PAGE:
International Football fatigue - Why does it happen?

International Football fatigue - Why does it happen?

26/03/24 07:18

As Football fans we all claim to love the sport in all its forms, no matter the level of quality. But for some reason the idea of stopping our season to watch the game be played on the international stage is no longer a part of that. It is odd that there is a growing sense of annoyance at international breaks, given how the excitement for international tournaments has never faltered and many football fans who will moan at the breaks will also be excited for the upcoming European Championship.

One reason is definitely the amount of friendlies that are played throughout international breaks. Finding out you can’t watch your club side for two weeks just so your nation can play two meaningless games feels like something is being taken away from you instead of given to you. We associate friendlies as games to keep players fitness levels high and maybe test tactical setups, but in the middle of the season when our leagues are hotting up, it feels like whiplash to go to a far slower less meaningful match which we know has no jeopardy attached to it. While some international breaks hold more importance due to tournament qualifiers, there is still a sense of frustration still due to the club season halting to a stop. So if the answer isn’t friendlies, what is it?

Another reason may be due to the fact that with many fans there is just more love and affiliation of their club side than their national team. This argument is explained by the fact that your national team is chosen for you, through family or where you are from, but your club side is your choice. It has close personal ties to each Football fan. The time spent following the club as well is a massive factor, the amount of dedication watching most matches over a span of years where every now and then it stops for your national team. It stunts the love of international football. When you go into an international break already on the backfoot, frustrated at the fact your country is even playing, it just forces confirmation bias. Anytime anything goes wrong for your country or the match is even just nil nil, it’s used as a complaint that international football is either a waste of time or gets in the way of the club season.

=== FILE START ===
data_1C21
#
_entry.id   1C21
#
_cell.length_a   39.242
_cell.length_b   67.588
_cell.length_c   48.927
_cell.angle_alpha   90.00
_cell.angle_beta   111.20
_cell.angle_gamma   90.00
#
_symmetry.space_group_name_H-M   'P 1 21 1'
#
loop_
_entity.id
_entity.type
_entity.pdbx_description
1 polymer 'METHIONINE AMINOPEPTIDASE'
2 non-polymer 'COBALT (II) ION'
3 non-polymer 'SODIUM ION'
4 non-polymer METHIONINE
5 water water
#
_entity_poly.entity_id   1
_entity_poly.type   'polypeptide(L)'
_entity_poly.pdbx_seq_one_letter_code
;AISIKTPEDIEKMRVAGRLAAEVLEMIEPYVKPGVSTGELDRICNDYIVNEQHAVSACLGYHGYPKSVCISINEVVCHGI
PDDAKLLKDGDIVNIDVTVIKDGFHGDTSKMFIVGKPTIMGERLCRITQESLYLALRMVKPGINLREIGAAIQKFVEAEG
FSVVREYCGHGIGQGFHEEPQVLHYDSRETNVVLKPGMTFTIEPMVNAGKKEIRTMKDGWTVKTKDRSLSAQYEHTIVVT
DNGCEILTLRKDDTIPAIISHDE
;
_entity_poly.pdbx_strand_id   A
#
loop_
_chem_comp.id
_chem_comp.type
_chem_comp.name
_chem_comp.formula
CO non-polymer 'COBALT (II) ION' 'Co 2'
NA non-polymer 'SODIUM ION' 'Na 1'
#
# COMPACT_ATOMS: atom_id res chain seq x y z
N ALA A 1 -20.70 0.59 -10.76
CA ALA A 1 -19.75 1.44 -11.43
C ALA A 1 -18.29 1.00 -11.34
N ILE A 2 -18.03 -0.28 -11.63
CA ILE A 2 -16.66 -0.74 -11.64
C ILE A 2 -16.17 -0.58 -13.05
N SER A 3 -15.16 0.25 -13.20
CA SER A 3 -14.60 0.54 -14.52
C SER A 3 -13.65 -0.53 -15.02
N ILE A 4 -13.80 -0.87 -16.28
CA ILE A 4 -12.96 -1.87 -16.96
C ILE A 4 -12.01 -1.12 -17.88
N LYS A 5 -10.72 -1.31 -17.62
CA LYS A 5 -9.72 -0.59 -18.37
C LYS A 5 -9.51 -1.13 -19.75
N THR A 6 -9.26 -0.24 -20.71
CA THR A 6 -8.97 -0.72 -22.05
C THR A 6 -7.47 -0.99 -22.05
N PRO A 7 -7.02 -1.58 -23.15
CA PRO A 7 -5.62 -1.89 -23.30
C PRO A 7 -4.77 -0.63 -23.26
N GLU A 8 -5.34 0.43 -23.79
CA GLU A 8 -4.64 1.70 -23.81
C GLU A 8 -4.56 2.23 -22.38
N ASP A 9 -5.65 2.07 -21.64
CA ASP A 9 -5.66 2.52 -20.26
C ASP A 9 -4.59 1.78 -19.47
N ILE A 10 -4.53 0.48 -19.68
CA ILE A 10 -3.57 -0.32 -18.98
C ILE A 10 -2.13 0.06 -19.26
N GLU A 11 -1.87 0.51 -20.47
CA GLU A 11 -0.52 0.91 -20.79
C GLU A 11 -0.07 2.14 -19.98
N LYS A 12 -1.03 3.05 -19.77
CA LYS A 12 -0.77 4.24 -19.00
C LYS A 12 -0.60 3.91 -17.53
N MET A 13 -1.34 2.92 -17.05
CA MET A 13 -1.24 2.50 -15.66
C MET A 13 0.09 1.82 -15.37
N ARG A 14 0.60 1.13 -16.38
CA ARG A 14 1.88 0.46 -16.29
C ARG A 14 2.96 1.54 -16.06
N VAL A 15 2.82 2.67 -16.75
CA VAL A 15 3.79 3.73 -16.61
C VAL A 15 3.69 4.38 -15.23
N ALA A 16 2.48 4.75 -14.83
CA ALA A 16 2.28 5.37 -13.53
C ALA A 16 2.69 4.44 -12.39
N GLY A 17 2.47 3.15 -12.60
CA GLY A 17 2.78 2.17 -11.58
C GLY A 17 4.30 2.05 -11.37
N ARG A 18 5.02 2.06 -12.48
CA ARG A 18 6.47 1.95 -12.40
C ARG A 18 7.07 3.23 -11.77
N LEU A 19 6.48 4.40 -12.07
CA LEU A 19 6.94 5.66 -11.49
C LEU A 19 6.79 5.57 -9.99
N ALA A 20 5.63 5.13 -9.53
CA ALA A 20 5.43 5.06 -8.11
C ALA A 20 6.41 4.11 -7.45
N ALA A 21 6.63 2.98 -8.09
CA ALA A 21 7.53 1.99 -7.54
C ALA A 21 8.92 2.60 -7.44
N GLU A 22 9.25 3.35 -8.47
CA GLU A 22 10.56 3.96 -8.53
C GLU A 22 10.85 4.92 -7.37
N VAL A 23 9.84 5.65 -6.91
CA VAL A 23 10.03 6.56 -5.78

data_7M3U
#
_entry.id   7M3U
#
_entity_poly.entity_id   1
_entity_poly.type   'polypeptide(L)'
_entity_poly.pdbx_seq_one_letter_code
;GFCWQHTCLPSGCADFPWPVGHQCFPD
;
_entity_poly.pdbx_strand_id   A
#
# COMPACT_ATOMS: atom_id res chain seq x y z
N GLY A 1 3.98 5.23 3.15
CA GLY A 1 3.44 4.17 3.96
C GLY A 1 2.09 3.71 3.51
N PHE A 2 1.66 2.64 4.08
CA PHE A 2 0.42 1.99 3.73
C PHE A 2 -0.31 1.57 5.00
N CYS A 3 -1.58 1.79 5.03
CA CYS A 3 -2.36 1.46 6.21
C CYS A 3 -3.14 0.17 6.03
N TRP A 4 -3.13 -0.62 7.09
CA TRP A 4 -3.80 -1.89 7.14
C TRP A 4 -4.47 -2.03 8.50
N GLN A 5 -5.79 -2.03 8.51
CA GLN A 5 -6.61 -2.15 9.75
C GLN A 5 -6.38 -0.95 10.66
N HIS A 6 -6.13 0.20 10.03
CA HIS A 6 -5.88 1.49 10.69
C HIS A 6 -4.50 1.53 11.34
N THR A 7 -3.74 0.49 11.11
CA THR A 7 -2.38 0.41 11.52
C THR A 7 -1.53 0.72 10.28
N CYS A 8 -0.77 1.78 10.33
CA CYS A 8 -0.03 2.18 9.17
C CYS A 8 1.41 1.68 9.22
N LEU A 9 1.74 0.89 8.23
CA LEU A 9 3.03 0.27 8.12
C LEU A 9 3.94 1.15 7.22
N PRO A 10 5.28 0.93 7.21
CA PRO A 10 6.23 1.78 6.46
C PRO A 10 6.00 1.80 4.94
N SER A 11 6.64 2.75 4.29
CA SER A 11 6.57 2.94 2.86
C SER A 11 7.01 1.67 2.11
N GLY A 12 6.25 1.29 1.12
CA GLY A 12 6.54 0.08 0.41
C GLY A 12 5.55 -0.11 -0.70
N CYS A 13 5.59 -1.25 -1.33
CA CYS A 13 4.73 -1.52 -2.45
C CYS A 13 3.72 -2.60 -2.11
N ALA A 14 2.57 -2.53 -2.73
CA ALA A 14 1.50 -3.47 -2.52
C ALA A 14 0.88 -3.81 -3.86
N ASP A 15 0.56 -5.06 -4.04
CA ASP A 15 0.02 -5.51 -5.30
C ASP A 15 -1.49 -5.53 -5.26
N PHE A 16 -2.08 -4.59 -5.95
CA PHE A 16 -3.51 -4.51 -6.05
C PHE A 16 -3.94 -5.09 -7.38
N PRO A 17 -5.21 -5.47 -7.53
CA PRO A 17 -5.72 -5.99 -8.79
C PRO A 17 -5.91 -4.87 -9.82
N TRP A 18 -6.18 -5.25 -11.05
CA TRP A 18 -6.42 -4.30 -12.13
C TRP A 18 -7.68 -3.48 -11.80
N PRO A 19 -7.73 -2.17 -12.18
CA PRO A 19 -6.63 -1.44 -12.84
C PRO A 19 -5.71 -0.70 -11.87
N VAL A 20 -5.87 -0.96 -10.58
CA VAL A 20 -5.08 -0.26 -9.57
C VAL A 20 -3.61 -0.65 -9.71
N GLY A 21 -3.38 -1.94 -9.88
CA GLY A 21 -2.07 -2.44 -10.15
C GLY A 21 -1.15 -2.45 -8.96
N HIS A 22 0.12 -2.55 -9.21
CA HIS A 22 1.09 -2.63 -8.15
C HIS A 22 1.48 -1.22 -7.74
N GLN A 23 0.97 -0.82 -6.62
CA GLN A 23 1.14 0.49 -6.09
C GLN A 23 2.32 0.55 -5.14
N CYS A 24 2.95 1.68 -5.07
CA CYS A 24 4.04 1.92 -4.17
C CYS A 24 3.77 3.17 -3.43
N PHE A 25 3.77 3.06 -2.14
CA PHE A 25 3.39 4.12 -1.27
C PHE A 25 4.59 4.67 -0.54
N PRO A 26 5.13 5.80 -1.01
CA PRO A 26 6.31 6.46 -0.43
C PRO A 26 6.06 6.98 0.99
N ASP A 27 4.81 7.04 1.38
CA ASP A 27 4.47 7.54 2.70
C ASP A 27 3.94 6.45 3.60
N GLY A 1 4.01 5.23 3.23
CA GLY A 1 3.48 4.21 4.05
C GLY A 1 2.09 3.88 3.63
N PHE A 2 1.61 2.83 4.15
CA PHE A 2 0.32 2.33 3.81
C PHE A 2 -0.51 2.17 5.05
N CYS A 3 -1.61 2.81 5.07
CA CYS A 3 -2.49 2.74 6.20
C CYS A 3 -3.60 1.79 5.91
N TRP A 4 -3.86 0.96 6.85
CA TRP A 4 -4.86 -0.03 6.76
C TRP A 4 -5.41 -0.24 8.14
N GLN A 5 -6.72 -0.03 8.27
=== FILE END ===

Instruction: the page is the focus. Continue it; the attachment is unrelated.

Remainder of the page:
Finally, another reason may be more simple than the others. Is club football simply better than international football? Just in terms of the eye test, is club football a better watch? With players playing regularly together in their club sides, with managers who get a lot more time with them to develop a style of play, there is an argument that club football is more refined. This argument goes further when many believe that the job of managing an international side is easier than managing in club football. A good example would be Gareth Southgate, the most successful England manager since Alf Ramsay and yet he got Middlesborough relegated from the Premier League and was not a household name in management before taking on the England job. However, to counter that you could argue that Fabio Capello and his failure in managing the three lions shows it is not as easy as it looks.

Overall, it is undeniable that international breaks are never going to be universally welcomed despite their necessity. Will fans ever accept the fact that we need international breaks? With their fickle nature, the fans will never change.


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